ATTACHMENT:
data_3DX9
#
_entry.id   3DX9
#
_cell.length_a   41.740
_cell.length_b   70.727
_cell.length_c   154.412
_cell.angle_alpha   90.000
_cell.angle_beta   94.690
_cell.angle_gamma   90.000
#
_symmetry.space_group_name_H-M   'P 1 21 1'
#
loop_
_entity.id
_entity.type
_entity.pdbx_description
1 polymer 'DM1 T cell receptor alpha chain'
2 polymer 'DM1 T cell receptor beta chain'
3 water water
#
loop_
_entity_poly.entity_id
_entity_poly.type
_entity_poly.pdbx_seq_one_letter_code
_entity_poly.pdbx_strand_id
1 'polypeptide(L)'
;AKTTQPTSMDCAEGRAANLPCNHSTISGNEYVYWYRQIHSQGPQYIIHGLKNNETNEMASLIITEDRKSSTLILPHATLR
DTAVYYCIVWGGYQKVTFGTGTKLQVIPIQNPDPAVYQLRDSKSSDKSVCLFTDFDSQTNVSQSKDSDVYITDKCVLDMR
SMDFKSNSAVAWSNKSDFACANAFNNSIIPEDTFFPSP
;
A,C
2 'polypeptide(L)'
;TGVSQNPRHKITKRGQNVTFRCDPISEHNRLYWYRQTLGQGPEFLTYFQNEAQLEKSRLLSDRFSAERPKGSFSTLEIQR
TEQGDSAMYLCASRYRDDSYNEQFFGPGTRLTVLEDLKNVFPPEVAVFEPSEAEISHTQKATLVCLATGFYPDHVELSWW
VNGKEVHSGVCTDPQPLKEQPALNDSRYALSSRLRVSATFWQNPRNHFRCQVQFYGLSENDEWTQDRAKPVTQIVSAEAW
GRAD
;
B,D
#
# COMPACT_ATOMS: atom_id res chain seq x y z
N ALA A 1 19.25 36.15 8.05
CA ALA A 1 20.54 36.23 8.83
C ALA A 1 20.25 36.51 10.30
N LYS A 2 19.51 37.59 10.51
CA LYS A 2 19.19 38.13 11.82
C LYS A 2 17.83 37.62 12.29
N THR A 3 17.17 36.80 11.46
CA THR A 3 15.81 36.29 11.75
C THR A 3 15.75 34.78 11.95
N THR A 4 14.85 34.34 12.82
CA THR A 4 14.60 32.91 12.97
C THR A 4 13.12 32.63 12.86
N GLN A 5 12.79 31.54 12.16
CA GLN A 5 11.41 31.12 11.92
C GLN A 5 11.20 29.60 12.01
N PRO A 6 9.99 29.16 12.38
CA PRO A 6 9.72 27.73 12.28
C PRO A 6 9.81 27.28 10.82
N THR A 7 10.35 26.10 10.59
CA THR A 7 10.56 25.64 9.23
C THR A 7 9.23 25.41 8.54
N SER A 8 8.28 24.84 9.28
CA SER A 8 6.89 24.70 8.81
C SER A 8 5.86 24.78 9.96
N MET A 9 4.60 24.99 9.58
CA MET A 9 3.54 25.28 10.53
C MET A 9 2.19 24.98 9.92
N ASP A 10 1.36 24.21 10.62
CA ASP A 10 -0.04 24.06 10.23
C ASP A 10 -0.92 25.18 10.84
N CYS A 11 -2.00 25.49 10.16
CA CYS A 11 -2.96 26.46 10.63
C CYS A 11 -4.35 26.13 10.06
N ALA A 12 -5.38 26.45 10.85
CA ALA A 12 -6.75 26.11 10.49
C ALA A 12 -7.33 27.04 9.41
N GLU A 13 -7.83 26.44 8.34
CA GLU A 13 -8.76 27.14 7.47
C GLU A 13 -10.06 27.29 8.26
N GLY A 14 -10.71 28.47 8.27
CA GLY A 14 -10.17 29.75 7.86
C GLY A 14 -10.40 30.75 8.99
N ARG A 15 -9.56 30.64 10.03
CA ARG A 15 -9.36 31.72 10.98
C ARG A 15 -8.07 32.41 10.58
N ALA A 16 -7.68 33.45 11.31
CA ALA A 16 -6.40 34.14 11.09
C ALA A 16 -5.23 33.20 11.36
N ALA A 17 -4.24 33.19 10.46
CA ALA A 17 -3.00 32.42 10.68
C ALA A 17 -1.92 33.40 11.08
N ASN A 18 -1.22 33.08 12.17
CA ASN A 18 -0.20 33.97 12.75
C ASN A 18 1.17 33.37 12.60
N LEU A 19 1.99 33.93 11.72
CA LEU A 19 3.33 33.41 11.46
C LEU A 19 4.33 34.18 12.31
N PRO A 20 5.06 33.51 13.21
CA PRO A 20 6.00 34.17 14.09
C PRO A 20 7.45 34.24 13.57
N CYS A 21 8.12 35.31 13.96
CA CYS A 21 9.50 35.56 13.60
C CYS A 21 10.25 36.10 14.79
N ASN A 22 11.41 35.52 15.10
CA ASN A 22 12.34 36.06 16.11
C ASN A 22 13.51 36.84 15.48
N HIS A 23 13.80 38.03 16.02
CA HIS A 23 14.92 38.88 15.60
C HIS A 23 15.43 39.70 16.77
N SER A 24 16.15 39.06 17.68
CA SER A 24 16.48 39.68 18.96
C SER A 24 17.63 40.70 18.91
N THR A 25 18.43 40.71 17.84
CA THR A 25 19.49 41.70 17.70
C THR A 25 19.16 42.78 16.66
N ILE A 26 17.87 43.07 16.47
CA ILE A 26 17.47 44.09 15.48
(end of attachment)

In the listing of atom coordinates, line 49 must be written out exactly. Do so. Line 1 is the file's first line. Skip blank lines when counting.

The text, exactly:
CA THR A 3 15.81 36.29 11.75